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論文

論文
Nishi, Taiki ; Kamikura, Takahisa ; Funada, Akira ; Myojo, Yasuhiro ; Ishida, Tetsuya ; Inaba, Hideo
出版情報: Resuscitation.  98  pp.27-34,  2016-01-01.  Elsevier
URL: http://hdl.handle.net/2297/44228
概要: Aim: Dispatcher-assisted cardiopulmonary resuscitation (DA-CPR) impacts the rates of bystander CPR (BCPR) and survival after out-of-hospital cardiac arrests (OHCAs). This study aimed to elucidate whether regional variations in indexes for BCPR and emergency medical service (EMS) may be associated with OHCA outcomes. Methods: We conducted a population-based observational study involving 157,093 bystander-witnessed, resuscitation-attempted OHCAs without physician involvement between 2007 and 2011. For each index of BCPR and EMS, we classified the 47 prefectures into the following three groups: advanced, intermediate, and developing regions. Nominal logit analysis followed by multivariable logistic regression including OHCA backgrounds was employed to examine the association between neurologically favourable 1-month survival, and regional classifications based on BCPR- and EMS-related indexes. Results: Logit analysis including all regional classifications revealed that the number of BLS training course participants per population or bystander's own performance of BCPR without DA-CPR was not associated with the survival. Multivariable logistic regression including the OHCA backgrounds known to be associated with survival (BCPR provision, arrest aetiology, initial rhythm, patient age, time intervals of witness-to-call and call-to-arrival at patient), the following regional classifications based on DA-CPR but not on EMS were associated with survival: sensitivity of DA-CPR [adjusted odds ratio (95% confidence intervals) for advanced region; those for intermediate region, with developing region as reference, 1.277 (1.131-1.441); 1.162 (1.058-1.277)]; the proportion of bystanders to follow DA-CPR [1.749 (1.554-1.967); 1.280 (1.188-1.380)]. Conclusions: Good outcomes of bystander-witnessed OHCAs correlate with regions having higher sensitivity of DA-CPR and larger proportion of bystanders to follow DA-CPR. © 2015 Elsevier Ireland Ltd.<br />Embargo Period 12 months 続きを見る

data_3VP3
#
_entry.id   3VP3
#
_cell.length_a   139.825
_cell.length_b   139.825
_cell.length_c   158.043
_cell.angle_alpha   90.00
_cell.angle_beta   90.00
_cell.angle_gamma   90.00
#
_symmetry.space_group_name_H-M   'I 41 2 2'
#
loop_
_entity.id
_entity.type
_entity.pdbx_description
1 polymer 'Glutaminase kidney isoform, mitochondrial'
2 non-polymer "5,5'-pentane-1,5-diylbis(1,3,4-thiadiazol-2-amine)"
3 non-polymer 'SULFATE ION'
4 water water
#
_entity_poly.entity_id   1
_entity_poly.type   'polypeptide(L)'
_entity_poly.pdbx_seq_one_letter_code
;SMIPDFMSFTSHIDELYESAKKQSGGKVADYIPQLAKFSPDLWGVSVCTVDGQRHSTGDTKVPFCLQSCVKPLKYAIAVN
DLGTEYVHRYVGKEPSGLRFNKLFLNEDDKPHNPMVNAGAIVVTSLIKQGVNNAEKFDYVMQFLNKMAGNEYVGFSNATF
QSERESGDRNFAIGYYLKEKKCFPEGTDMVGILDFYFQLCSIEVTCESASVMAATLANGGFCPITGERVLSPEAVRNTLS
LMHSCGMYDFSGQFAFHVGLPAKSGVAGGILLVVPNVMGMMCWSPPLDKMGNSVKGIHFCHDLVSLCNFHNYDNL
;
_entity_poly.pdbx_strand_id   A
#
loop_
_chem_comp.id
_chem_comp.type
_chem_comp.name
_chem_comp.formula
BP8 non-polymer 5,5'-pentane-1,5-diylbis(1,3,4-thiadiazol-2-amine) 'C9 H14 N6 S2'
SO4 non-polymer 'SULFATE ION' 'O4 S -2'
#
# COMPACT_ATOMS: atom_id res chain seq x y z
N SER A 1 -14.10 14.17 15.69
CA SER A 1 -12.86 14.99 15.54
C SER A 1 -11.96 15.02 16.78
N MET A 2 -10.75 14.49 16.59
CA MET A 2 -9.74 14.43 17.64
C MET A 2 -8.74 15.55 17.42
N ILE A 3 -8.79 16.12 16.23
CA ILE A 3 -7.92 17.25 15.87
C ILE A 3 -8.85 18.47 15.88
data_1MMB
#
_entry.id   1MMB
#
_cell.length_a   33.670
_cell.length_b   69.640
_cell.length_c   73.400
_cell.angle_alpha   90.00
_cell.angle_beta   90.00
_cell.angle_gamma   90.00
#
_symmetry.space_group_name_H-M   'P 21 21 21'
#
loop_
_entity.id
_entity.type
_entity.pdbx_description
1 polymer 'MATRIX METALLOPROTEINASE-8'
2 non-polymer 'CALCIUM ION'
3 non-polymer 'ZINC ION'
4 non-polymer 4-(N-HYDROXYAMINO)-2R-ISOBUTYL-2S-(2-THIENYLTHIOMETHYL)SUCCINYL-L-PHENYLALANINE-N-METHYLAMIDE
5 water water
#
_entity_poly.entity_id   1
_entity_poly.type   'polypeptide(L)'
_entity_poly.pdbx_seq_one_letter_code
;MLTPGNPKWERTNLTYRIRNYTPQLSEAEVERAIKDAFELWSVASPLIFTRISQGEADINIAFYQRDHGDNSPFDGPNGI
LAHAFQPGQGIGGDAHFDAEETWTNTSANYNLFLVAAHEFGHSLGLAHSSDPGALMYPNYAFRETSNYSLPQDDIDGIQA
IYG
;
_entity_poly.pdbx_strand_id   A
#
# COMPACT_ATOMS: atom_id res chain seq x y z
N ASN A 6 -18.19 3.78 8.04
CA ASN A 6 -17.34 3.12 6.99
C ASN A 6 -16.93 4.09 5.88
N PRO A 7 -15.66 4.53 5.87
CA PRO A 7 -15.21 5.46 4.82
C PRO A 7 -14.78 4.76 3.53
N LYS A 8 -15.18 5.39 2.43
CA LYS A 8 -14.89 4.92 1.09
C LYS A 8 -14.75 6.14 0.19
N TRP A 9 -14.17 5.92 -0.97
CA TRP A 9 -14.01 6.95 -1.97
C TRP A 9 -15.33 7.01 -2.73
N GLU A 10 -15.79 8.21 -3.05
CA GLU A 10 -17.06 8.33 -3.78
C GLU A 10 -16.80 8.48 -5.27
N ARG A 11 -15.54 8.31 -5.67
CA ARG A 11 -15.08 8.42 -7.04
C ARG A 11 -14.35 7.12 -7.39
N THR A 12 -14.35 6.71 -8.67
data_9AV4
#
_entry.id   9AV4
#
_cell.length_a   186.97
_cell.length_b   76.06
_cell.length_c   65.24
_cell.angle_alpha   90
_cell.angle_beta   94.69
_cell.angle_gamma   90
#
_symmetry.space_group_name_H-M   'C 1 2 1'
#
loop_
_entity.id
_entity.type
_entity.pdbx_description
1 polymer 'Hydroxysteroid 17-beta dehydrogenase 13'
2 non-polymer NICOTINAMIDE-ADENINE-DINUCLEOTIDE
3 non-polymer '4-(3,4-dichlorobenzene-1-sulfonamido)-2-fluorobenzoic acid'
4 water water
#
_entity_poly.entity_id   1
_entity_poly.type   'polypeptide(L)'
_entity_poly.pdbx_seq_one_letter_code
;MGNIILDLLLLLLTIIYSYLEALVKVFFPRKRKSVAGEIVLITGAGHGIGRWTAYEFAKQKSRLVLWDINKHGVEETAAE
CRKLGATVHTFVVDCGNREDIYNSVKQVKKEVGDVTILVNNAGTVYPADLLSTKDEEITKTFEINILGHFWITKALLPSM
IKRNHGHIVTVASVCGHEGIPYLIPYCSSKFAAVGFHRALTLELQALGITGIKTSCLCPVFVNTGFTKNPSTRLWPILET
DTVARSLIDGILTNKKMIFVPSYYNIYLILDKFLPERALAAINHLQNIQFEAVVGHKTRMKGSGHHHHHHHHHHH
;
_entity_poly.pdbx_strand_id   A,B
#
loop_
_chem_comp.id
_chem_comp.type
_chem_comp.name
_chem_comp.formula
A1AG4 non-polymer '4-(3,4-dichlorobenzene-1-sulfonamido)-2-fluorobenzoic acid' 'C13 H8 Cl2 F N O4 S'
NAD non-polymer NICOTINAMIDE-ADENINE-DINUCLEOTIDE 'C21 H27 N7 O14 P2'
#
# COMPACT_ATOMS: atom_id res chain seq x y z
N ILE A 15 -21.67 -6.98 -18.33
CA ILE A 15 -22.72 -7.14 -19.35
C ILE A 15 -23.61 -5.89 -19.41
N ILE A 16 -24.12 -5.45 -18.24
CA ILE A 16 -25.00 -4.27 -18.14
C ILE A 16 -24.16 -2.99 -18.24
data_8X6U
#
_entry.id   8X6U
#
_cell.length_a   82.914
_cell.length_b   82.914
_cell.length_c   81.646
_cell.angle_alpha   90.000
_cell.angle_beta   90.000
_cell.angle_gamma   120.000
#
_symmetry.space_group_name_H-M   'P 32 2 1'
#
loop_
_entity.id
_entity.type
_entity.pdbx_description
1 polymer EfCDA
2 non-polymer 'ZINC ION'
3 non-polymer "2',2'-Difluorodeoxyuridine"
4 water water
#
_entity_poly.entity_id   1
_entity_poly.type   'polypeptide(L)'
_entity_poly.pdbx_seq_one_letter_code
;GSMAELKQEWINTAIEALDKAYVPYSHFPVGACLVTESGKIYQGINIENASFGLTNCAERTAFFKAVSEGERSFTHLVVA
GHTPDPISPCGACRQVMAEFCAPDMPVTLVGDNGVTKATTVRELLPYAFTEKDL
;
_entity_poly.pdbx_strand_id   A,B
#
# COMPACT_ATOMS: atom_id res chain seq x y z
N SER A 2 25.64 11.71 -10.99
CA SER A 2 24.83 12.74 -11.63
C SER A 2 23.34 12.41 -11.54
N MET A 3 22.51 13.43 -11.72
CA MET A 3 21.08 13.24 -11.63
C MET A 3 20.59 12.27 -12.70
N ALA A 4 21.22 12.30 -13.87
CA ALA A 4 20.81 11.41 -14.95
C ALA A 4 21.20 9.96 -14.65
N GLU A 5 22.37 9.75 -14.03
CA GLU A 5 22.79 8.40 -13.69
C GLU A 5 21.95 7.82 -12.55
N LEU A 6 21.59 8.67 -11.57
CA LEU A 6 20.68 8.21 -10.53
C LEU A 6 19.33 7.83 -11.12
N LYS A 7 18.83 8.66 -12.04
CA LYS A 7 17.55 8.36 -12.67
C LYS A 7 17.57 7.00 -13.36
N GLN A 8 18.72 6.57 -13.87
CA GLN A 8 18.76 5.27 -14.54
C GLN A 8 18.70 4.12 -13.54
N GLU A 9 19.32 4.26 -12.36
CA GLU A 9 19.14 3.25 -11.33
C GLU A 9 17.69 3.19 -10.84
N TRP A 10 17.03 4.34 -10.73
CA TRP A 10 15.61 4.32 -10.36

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論文
Funada, Akira ; Goto, Yoshikazu ; Tada, Hayato ; Teramoto, Ryota ; Shimojima, Masaya ; Hayashi, Kenshi ; Yamagishi, Masakazu ; 舟田 , 晃 ; 後藤, 由和 ; 多田, 隼人 ; 寺本, 了太 ; 下島, 正也 ; 林, 研至 ; 山岸, 正和
出版情報: Circulation journal.  81  pp.652-659,  2017-04-25.  Japanese Circulation Society = 日本循環器学会
URL: http://hdl.handle.net/2297/48500
概要: Background:The appropriate duration of prehospital cardiopulmonary resuscitation (CPR)administered by emergency medical service (EMS) providers for patients with out-of-hospital cardiac arrest (OHCA) necessary to achieve 1-month survival with favorable neurological outcome (Cerebral Performance Category 1 or 2, CPC 1–2) is unclear and could differ by age. Methods and Results:We analyzed the records of 35,709 adult OHCA patients with return of spontaneous circulation (ROSC) before hospital arrival in a prospectively recorded Japanese registry between 2011 and 2014. The CPR duration was defined as the time from CPR initiation by EMS providers to prehospital ROSC. The rate of 1-month CPC 1–2 was 21.4% (7,650/35,709). The CPR duration was independently and inversely associated with 1-month CPC 1–2 (adjusted odds ratio, 0.93 per 1-min increment; 95% confidence interval, 0.93–0.94). The CPR duration increased with age (P<0.001). However, the CPR duration beyond which the proportion of OHCA patients with 1-month CPC 1–2 decreased to <1% declined with age: 28 min for patients aged 18–64 years, 25 min for 65–74 years, 23 min for 75–84 years, 20 min for 85–94 years, and 18 min for ≥95 years. Conclusions:In patients who achieved prehospital ROSC after OHCA, the duration of CPR administered by EMS providers necessary to achieve 1-month CPC 1–2 varied by age.<br />出版者照会後に全文公開 続きを見る